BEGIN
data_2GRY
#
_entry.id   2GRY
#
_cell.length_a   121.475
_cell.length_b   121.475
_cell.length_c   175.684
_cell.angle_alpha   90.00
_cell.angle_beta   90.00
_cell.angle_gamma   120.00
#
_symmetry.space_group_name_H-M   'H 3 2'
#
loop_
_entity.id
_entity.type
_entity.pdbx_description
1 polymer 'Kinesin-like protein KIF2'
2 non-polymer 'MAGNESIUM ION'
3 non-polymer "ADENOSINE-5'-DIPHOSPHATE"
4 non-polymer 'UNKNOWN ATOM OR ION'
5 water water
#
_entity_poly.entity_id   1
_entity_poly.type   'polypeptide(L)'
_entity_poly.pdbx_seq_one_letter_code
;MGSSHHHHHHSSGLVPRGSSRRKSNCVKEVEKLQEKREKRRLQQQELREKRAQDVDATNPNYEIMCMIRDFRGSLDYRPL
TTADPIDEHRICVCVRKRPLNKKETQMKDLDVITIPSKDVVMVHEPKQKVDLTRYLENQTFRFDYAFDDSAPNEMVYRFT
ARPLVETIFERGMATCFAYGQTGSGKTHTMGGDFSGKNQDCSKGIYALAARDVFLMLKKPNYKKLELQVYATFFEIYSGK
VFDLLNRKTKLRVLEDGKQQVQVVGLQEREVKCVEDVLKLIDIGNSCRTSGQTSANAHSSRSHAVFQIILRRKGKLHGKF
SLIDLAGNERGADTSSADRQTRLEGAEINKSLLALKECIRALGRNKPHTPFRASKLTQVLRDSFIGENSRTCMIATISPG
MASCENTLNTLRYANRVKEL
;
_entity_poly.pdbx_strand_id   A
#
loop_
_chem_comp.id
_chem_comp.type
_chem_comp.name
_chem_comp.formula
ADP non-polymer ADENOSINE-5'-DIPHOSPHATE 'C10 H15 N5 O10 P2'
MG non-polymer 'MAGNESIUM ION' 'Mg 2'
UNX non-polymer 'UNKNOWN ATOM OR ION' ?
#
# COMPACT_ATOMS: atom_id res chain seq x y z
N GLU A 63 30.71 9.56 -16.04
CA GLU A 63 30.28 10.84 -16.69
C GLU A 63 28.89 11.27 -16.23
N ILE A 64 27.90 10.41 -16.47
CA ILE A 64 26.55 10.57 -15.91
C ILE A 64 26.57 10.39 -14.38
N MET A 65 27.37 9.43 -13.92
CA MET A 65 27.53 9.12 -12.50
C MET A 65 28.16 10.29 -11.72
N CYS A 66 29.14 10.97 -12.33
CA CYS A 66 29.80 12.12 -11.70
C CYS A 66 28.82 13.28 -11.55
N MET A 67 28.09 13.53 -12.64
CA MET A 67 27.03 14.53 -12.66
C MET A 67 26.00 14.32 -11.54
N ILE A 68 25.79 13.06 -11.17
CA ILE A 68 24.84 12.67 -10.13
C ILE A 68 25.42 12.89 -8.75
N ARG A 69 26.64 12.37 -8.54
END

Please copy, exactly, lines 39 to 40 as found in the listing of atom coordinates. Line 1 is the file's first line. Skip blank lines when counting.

_chem_comp.name
_chem_comp.formula